Taking the Pulse of the U.S. Breast Cancer Movement: A Network Analysis

Photo: National Breast Cancer Coalition Advocacy Conference, 2011.

This study examines the type, strength, and impacts of state and local community-based organizations in shaping breast cancer and health policy. It systematically determines the characteristics and attributes of breast cancer advocacy organizations and how these groups function with regard to policy, programming, funding, social composition, community influence, alliances, and linkages to broader policy networks and infrastructure. Using the breast cancer movement as a case, the objective is to examine the differentiated role of social organizations in health policy formation.

Taking the Pulse of the U.S. Breast Cancer Movement illuminates the conditions that contribute to or undermine the political, social, and policy influence of community based organizations. This project builds upon earlier research into the social and cultural forces that influence breast cancer, both individually and as a social problem.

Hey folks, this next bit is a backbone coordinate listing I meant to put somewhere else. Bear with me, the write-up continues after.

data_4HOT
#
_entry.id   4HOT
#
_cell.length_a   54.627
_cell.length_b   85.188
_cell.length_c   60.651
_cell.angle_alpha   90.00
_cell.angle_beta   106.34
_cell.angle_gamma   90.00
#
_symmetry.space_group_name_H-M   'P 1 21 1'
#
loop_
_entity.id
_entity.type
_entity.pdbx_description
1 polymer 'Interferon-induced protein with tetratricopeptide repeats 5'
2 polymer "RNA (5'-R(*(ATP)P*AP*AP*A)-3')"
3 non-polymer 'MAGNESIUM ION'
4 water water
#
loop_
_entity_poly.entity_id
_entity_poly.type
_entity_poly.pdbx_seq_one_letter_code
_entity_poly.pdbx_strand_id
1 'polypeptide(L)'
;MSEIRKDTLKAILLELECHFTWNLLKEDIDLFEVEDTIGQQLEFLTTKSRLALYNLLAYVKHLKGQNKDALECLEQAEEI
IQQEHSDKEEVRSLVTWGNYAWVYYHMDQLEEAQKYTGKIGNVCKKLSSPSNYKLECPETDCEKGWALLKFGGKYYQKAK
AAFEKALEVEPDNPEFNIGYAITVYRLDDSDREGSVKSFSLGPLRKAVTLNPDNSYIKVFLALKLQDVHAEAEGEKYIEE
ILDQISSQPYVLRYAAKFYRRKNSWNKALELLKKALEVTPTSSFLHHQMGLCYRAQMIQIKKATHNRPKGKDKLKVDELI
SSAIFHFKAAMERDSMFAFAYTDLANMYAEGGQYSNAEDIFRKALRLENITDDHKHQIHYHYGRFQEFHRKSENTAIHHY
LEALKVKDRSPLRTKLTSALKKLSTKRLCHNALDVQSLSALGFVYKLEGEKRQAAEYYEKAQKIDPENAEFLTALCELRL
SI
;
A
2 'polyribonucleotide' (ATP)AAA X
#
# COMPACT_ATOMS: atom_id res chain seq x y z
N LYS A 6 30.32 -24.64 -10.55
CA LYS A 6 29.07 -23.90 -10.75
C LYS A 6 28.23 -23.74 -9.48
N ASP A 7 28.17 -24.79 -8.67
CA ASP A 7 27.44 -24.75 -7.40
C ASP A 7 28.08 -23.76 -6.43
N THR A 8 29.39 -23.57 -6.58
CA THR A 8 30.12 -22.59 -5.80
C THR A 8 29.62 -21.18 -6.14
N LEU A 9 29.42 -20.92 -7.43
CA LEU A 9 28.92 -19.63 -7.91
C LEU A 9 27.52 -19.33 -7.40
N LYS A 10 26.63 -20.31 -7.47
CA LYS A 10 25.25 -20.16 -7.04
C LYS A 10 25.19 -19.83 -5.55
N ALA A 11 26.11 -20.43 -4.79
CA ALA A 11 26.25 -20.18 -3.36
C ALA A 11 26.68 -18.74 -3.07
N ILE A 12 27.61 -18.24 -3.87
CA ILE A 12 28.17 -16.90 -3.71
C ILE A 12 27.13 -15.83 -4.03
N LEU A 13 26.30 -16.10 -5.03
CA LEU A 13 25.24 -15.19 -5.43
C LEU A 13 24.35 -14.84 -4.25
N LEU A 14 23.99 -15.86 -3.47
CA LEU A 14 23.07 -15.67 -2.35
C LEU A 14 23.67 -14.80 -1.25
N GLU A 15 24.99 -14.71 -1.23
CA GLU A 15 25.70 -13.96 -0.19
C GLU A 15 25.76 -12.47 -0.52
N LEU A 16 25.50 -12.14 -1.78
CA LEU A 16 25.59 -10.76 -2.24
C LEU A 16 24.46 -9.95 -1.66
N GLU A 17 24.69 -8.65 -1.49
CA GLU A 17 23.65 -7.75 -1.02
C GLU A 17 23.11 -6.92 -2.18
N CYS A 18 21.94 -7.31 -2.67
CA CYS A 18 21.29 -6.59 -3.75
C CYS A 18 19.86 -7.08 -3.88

Background: From 1991 to 2012, more than 870 resolutions and bills related to breast cancer were introduced in the United States Congress. The breast cancer bills enacted vary: the designation of National Breast Cancer Awareness Month; establishment of a breast cancer postage stamp; funding for the Department of Defense Peer-Reviewed Breast Cancer Research Program; adjustment of mammography standards; funding of research into new applications of imaging technology from missile systems for breast cancer detection; illumination of the Gateway Arch in St. Louis honoring awareness month; the Accelerating the End of Breast Cancer Act, and others. Many of the bills introduced or enacted were in response to pressure from advocacy groups.

Research Questions: Despite an image of congruence and unanimity in the breast cancer movement, there are quite different levels of corporate investment, publicity, and political influence across groups. Hundreds of community based organizations advocate within and across spheres of influence to affect public policy. Do they work together? Impede one another? Which policy agendas are important, and to which groups? How do they develop these agendas? To what extent have the policies put forth had a meaningful impact on the breast cancer epidemic?

 

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